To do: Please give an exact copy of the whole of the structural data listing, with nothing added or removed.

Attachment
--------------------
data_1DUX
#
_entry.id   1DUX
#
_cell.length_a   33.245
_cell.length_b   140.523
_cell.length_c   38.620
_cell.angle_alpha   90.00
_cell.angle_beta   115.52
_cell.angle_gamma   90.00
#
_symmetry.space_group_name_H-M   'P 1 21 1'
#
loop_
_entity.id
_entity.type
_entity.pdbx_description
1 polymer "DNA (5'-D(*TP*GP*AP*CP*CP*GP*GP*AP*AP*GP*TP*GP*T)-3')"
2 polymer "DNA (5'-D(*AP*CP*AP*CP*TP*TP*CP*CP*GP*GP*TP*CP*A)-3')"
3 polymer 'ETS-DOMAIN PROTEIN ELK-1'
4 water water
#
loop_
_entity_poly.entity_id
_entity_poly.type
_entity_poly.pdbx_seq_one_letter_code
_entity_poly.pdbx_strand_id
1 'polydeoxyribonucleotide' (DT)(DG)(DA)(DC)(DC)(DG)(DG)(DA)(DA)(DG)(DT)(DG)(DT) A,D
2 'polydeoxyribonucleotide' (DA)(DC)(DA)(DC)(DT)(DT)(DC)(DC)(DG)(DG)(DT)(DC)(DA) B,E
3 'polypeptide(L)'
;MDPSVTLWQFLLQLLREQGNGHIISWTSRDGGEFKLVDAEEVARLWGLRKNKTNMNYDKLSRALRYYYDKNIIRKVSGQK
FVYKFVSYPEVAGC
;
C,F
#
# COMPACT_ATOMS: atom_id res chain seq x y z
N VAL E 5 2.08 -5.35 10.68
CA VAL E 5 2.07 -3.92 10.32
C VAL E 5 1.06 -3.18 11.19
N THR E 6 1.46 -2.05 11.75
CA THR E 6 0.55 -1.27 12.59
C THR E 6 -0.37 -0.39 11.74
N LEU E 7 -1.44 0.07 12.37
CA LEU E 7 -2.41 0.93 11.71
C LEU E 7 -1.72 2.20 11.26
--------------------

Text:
data_1DUX
#
_entry.id   1DUX
#
_cell.length_a   33.245
_cell.length_b   140.523
_cell.length_c   38.620
_cell.angle_alpha   90.00
_cell.angle_beta   115.52
_cell.angle_gamma   90.00
#
_symmetry.space_group_name_H-M   'P 1 21 1'
#
loop_
_entity.id
_entity.type
_entity.pdbx_description
1 polymer "DNA (5'-D(*TP*GP*AP*CP*CP*GP*GP*AP*AP*GP*TP*GP*T)-3')"
2 polymer "DNA (5'-D(*AP*CP*AP*CP*TP*TP*CP*CP*GP*GP*TP*CP*A)-3')"
3 polymer 'ETS-DOMAIN PROTEIN ELK-1'
4 water water
#
loop_
_entity_poly.entity_id
_entity_poly.type
_entity_poly.pdbx_seq_one_letter_code
_entity_poly.pdbx_strand_id
1 'polydeoxyribonucleotide' (DT)(DG)(DA)(DC)(DC)(DG)(DG)(DA)(DA)(DG)(DT)(DG)(DT) A,D
2 'polydeoxyribonucleotide' (DA)(DC)(DA)(DC)(DT)(DT)(DC)(DC)(DG)(DG)(DT)(DC)(DA) B,E
3 'polypeptide(L)'
;MDPSVTLWQFLLQLLREQGNGHIISWTSRDGGEFKLVDAEEVARLWGLRKNKTNMNYDKLSRALRYYYDKNIIRKVSGQK
FVYKFVSYPEVAGC
;
C,F
#
# COMPACT_ATOMS: atom_id res chain seq x y z
N VAL E 5 2.08 -5.35 10.68
CA VAL E 5 2.07 -3.92 10.32
C VAL E 5 1.06 -3.18 11.19
N THR E 6 1.46 -2.05 11.75
CA THR E 6 0.55 -1.27 12.59
C THR E 6 -0.37 -0.39 11.74
N LEU E 7 -1.44 0.07 12.37
CA LEU E 7 -2.41 0.93 11.71
C LEU E 7 -1.72 2.20 11.26